Irving King Jordan
Irving King Jordan was born in a small town of Glen Ridge, Pennsylvania on June 16, 1943. In school, he was an average student with a great sense of humor.
One evening in 1965, at the age of 21, King was riding a motorcycle when he got in an accident in Washington D.C. He was hospitalized for fourteen months and suffered serious injuries, which deafened him.
In 1967 he met and married Linda Marie Kephart. They had two children. King enrolled in Gallaudet College, where he learned to sign. He also hit the books hard. He graduated in 1970 with a B.A. in Psychology, and did postgraduate work at University of Tennessee, without an interpreter. He was an honor student.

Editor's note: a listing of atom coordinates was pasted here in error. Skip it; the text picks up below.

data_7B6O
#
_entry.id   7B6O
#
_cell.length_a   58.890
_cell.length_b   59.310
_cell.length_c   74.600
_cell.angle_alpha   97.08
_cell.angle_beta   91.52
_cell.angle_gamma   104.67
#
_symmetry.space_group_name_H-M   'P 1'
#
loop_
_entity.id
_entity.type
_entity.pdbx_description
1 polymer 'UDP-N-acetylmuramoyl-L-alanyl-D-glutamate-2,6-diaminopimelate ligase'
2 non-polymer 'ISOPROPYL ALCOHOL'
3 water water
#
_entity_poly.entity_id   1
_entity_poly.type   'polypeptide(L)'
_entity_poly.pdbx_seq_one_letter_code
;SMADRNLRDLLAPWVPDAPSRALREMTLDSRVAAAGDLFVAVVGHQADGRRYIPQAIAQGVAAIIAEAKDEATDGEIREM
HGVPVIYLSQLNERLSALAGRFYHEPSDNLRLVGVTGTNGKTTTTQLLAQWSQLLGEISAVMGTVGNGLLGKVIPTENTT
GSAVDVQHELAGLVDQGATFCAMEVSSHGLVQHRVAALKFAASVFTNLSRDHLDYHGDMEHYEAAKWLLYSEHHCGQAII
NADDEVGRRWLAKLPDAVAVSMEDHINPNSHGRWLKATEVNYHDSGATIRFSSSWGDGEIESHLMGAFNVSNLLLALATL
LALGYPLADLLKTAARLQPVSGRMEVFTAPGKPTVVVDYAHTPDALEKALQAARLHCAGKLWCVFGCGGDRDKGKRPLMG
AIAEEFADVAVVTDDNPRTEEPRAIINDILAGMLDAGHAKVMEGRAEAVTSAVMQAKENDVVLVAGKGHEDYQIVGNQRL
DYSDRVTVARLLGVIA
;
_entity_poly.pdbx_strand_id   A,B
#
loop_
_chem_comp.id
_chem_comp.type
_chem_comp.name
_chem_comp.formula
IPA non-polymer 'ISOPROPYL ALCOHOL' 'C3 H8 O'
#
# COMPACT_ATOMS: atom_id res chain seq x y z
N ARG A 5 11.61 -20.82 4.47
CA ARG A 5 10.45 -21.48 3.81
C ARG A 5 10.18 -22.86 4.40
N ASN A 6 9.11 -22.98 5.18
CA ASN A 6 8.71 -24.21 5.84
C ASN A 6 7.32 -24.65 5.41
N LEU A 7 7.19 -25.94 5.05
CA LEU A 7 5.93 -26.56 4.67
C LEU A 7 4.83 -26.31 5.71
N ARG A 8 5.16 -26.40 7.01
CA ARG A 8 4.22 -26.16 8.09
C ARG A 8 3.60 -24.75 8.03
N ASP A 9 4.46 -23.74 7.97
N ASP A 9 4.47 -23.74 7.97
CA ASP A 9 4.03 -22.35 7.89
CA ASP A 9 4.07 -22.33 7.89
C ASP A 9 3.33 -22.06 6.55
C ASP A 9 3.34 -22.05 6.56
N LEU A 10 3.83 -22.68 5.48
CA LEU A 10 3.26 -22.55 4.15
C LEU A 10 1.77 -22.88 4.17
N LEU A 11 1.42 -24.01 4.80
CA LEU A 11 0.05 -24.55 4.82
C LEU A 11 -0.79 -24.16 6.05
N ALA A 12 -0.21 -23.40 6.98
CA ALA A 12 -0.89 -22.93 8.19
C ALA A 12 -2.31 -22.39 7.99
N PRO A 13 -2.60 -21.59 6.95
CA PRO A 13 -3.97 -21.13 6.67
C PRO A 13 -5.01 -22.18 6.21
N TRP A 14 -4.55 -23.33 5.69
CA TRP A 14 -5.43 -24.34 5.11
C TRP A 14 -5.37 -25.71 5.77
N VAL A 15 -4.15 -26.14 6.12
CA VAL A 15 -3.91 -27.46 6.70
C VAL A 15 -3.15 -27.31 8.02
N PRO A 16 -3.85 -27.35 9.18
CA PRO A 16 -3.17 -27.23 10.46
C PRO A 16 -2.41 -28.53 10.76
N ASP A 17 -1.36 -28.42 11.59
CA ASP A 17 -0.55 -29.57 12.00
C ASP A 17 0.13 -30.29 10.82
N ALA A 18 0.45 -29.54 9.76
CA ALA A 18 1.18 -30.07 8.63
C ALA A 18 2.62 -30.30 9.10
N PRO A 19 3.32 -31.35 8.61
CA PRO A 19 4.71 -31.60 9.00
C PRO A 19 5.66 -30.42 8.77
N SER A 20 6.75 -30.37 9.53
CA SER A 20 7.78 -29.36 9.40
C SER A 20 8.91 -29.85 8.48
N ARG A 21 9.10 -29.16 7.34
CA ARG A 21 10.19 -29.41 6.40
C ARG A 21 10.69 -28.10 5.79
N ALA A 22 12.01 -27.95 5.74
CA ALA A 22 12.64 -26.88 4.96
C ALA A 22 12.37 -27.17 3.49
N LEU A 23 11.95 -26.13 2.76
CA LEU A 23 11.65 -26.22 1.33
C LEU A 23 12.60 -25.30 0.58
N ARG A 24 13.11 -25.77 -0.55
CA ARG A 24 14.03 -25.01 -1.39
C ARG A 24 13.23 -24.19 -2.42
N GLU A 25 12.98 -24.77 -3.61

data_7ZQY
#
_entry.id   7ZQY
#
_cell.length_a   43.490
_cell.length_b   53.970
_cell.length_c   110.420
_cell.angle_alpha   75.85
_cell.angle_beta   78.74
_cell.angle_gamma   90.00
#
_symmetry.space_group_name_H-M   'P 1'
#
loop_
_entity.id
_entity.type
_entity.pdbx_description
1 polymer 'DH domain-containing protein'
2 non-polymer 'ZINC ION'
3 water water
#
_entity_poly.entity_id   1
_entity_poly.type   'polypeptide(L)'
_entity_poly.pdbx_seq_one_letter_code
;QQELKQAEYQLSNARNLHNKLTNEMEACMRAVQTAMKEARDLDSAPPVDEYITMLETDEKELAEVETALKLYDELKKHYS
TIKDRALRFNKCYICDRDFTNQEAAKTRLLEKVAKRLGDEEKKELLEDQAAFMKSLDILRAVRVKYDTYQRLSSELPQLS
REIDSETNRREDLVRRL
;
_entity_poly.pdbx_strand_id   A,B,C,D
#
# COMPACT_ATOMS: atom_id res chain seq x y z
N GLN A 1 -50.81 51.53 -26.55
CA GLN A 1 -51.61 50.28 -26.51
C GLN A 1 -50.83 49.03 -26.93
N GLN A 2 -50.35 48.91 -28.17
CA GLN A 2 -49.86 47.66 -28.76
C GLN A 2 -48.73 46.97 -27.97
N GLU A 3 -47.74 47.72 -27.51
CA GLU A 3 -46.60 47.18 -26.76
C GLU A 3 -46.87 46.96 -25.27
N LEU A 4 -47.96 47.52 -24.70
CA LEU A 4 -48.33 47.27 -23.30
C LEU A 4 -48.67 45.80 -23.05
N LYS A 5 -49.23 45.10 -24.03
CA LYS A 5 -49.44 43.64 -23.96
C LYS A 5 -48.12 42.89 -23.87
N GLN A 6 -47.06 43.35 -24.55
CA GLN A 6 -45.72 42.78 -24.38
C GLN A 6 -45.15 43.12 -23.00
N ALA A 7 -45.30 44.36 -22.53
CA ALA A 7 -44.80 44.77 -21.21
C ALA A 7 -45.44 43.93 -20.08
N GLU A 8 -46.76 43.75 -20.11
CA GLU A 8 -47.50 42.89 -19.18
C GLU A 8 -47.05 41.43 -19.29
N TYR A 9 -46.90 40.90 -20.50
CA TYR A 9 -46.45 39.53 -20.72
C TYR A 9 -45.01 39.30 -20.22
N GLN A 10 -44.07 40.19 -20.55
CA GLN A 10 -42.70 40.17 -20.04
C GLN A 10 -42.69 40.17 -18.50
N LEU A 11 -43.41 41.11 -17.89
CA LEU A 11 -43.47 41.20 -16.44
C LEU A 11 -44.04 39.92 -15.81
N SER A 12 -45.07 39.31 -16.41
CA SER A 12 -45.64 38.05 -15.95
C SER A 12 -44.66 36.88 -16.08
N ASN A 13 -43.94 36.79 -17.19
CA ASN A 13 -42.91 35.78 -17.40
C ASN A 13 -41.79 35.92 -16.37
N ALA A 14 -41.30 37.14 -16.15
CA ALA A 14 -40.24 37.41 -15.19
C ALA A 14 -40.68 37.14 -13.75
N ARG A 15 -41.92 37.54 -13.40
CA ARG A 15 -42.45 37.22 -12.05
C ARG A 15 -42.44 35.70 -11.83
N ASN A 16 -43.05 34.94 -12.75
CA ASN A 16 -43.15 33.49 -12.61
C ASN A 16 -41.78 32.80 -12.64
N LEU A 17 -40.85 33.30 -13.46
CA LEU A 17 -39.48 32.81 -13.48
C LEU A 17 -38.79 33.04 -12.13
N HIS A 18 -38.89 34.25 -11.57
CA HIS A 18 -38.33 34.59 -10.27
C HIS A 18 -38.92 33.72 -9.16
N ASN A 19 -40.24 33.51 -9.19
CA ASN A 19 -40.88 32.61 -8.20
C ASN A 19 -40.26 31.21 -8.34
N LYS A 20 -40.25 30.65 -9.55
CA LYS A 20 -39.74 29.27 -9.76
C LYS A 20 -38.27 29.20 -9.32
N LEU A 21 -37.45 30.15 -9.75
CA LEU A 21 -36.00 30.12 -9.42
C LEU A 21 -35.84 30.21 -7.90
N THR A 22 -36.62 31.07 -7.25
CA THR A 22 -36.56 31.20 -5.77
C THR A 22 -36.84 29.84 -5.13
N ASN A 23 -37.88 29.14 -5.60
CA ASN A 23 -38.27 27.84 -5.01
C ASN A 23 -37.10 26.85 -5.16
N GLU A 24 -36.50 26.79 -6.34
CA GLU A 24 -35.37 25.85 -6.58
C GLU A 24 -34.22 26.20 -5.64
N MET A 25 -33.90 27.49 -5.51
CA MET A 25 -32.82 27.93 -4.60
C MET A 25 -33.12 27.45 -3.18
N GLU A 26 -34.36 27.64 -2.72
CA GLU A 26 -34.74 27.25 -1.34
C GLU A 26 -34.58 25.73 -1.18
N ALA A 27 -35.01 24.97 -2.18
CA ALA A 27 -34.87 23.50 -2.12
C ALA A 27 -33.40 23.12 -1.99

He earned his Master's in 1971; his doctorate in 1973. Then he returned to Gallaudet and joined its Department of Psychology, where he became an excellent professor. It was not long before he got promoted to various positions.
In 1987, after the resignation of 6th president, Jerry Lee, people wanted a qualified deaf president, but a hearing woman Dr. Elisabeth Zinser was selected. It caused a big uproar among the college students and public. They closed the gates of Gallaudet and marched to the Capitol building in support of Deaf President Now (DPN). It caught the world's attention and after a few days of unrest, Dr. Zinser resigned.
Dr.King Jordan was appointed the seventh president of Gallaudet University. He quoted Frederick Schreibert, saying, "Deaf people can do anything hearing people can, except hear," which became the motto of the deaf community.